I recently had to make the difficult decision to euthanize my beloved dog. He was old and his health was failing. My head knew this was the right decision, but every part of me screamed NO!
The night before, I lay with my dog on my chest and tried to get some rest – we had been up all night and several nights before. I could feel his body was tense with pain and his breathing was shallow and rapid, and so I began to focus on my breath. I began to breathe deeply and slowly to bring some calmness to myself. Soon, I could feel that his breathing had steadied and he seem a little calmer. He drifted into a fitful sleep. I lay in the darkness thinking about all the times we had together. I had adopted him when he was ten years old from an abusive situation. That was seven years ago. I found myself smiling in the dark as I recalled him running with his ears flapping; I saw him wandering in the woods and emerging covered in dry leaves.
I felt the weight of his small body on mine and I wondered what life without him would be like. I couldn’t imagine it. My heart was breaking. As an animal lover, with a special place in my heart for old, sick rescue dogs, I had been here before. But I had never been privileged enough to have one of my rescue dogs for this long. This guy had crept into every fiber of my being and the thought of losing him was more than I could imagine.
I lay there, knowing that I would need to make “the big decision” soon. I had done it before and I knew it was time but that didn’t make it easier. I knew the decision would be my final gift, my final act of love to him. But where and how would I find the courage?
He stirred and I laid my hand on his back to comfort him. He seemed to relax and settled down again. It was as if my touch reminded him that he trusted me to take care of him. I could not destroy this trust. I had to find a way to deal with this. I had to find a way to assign meaning to this.
I had recently read an article about how we can decide how we are going to feel about something. We might not be able to avoid a difficult situation but we could intentionally decide how we are going to feel about it when we found ourselves there. How did I want to feel about this situation and how would my feelings impact my dog?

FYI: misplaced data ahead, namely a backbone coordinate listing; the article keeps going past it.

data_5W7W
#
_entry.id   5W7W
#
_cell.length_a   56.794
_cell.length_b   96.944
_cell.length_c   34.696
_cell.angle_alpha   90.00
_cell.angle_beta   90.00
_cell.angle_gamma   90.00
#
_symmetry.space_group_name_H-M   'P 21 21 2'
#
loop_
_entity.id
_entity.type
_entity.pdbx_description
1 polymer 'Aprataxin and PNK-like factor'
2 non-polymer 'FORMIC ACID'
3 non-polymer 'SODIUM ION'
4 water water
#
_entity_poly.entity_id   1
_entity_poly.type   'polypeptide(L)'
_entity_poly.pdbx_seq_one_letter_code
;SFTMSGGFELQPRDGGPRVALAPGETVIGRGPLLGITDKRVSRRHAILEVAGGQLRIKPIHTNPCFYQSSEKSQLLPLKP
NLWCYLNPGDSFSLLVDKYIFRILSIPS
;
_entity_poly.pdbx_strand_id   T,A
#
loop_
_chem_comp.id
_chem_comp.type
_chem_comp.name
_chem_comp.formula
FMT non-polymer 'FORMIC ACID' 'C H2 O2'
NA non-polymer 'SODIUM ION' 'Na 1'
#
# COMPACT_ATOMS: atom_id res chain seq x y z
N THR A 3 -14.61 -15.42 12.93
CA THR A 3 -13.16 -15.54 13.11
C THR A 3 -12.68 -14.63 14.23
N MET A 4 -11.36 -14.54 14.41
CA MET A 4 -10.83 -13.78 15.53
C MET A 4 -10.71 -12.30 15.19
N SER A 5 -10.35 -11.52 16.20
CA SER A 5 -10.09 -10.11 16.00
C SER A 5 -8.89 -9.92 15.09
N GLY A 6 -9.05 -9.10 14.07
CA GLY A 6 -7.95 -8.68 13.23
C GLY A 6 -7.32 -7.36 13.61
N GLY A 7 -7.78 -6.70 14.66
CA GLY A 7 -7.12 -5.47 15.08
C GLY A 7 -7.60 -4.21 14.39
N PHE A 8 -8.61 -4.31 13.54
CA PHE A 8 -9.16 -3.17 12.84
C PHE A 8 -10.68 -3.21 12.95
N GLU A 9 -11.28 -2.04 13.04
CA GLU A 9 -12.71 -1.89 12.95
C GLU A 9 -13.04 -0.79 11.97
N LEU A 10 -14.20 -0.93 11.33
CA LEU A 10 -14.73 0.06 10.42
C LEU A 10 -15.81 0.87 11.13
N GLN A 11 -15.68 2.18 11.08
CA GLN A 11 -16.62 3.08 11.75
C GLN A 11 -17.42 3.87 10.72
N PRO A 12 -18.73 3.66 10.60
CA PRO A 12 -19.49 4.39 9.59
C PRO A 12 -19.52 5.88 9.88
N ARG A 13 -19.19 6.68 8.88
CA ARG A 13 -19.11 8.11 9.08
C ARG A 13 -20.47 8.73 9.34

I knew I was going to be sad – I was already sad at the prospect of what was going to happen. But was there another way to frame my feelings? This dog had given me more than I could have expected, so I certainly felt gratitude! I began to wonder, what if I made the decision to feel gratitude and joy and peace. Would having a spirit of deep gratitude for this tiny dog and what he had brought into my life help me and help him?
I spent the rest of that night replaying memories from the last seven years. I found comfort and strength in these memories but more than anything I felt gratitude and peace. As we spent our final hours together the spirit of gratitude grew and gave me the courage to make the final decision. As he took his last breath, I thanked him for making my life richer and for giving me courage to do the right thing.
In the days that followed, the pain of losing him has been intense, but I have remained focused on gratitude. I marvel at the impact that one small dog has had on me and others. I won’t pretend that I am not sad or that I don’t miss him. I find myself waiting to hear his bark, hearing his nails on the hard wood floor or listening for his gentle snore at night. But by creating space for gratitude, the memories seem sweeter and the pain seems to be lessened.
This spirit of gratitude seems to have allowed me to embrace this loss in a way that helps me to not just cope with the loss but to give meaning to the life and death of one sweet dog.